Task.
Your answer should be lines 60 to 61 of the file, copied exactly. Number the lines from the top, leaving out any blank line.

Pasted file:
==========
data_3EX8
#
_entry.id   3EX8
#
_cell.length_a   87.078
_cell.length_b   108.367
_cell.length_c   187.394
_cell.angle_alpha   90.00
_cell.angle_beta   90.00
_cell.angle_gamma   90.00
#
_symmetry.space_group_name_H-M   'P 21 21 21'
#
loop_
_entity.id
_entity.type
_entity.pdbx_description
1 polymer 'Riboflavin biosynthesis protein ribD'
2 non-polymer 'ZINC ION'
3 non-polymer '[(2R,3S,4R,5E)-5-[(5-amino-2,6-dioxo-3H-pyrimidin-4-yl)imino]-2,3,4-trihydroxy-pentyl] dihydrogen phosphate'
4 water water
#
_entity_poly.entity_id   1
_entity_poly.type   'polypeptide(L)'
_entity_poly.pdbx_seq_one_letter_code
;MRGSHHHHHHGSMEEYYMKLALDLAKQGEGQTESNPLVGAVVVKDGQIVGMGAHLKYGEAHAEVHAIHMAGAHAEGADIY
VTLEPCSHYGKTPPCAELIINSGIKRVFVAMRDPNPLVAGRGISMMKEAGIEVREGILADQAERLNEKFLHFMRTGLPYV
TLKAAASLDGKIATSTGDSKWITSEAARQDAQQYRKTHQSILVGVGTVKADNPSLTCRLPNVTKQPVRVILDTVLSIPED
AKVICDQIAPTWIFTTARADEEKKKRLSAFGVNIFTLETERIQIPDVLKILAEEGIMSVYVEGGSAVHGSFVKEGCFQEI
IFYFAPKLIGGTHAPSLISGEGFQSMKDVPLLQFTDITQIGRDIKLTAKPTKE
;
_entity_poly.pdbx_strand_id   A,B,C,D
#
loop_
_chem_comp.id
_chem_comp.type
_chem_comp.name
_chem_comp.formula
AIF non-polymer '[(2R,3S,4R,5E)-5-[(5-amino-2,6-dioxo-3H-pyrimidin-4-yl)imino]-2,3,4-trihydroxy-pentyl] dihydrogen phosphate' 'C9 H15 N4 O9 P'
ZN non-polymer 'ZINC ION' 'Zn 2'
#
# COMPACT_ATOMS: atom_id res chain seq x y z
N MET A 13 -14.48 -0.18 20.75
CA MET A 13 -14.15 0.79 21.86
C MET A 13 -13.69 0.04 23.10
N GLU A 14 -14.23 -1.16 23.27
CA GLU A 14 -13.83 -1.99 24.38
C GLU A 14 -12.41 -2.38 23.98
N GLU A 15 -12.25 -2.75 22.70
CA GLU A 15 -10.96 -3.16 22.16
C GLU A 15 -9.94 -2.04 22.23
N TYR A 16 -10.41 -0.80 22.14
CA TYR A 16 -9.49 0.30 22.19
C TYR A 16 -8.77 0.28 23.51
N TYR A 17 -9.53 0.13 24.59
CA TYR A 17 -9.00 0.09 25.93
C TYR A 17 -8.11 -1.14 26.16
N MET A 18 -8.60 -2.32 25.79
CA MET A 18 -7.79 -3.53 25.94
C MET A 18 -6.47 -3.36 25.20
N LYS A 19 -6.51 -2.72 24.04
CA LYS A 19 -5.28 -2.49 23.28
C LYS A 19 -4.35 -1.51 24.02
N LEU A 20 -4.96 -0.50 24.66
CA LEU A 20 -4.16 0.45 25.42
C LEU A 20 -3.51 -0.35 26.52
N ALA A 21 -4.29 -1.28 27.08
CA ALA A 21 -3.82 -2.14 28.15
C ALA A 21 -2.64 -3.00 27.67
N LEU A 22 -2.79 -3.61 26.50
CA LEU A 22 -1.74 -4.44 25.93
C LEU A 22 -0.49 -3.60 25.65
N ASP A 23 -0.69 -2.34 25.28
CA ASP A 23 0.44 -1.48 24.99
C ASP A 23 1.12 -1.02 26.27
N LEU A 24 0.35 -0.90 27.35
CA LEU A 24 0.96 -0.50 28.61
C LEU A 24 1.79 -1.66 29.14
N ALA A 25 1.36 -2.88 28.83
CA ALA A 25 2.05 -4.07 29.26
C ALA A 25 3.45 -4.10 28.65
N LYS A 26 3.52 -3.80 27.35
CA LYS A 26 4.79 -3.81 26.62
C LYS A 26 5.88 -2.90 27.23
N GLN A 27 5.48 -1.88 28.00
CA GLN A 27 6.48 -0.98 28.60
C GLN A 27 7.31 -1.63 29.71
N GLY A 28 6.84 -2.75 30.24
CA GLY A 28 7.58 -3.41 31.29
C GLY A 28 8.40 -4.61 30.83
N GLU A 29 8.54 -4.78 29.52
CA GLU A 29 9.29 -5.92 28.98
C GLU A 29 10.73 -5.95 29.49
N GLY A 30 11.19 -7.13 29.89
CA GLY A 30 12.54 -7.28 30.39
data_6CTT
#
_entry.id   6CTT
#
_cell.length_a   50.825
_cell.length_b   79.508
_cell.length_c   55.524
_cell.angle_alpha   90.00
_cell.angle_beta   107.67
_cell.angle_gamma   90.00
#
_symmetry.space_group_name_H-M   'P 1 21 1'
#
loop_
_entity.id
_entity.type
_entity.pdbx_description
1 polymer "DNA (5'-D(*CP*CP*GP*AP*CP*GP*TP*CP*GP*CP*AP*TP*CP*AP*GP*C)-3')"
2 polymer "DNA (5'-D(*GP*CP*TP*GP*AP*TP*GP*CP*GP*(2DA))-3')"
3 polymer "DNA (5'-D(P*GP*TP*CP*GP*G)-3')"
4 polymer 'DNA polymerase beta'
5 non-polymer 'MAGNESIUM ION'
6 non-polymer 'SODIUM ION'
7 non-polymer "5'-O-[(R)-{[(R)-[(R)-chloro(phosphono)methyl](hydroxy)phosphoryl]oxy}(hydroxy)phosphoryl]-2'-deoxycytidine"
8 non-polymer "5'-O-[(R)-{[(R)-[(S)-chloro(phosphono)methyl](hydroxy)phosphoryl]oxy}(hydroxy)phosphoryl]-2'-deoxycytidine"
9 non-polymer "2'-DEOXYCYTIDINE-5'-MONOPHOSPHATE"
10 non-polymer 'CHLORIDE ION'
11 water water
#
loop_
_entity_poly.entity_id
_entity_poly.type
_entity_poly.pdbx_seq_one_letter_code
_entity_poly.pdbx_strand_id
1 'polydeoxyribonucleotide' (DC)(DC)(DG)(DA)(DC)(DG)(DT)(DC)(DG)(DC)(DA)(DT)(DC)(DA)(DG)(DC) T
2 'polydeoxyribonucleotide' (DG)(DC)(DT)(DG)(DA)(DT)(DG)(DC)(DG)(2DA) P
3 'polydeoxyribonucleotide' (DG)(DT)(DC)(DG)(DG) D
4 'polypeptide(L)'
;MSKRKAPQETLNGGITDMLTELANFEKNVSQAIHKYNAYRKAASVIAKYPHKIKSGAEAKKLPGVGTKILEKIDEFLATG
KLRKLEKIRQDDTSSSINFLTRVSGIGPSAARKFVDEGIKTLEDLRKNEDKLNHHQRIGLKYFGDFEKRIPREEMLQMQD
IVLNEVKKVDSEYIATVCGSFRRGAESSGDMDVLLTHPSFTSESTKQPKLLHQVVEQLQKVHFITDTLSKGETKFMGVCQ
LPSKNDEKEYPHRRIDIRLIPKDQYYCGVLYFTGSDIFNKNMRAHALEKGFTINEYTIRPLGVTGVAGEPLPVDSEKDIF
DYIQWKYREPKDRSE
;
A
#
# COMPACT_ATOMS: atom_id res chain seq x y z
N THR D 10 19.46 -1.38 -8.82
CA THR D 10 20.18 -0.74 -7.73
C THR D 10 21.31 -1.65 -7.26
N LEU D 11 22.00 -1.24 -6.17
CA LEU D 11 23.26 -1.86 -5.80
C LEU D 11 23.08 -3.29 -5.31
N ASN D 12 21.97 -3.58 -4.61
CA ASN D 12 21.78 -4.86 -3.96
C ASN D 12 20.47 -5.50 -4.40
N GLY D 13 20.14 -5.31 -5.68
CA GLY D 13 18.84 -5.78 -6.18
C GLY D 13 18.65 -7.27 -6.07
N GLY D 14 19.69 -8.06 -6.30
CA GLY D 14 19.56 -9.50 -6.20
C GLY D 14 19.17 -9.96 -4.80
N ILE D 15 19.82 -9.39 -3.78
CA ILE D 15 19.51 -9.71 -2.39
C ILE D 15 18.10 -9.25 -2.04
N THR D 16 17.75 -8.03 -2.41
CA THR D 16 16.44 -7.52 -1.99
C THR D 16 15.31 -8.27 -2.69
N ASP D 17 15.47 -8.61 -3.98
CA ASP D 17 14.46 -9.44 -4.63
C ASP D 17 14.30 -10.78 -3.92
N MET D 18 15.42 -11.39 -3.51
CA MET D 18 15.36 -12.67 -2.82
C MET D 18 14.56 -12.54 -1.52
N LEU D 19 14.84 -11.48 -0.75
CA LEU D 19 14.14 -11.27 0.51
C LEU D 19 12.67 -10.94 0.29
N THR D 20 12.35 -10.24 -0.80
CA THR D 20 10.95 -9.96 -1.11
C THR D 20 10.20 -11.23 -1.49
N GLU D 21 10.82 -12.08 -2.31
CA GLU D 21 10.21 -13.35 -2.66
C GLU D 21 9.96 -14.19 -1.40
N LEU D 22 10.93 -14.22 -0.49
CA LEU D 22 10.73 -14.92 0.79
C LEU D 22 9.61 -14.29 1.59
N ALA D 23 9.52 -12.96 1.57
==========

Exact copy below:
C MET A 18 -6.47 -3.36 25.20
N LYS A 19 -6.51 -2.72 24.04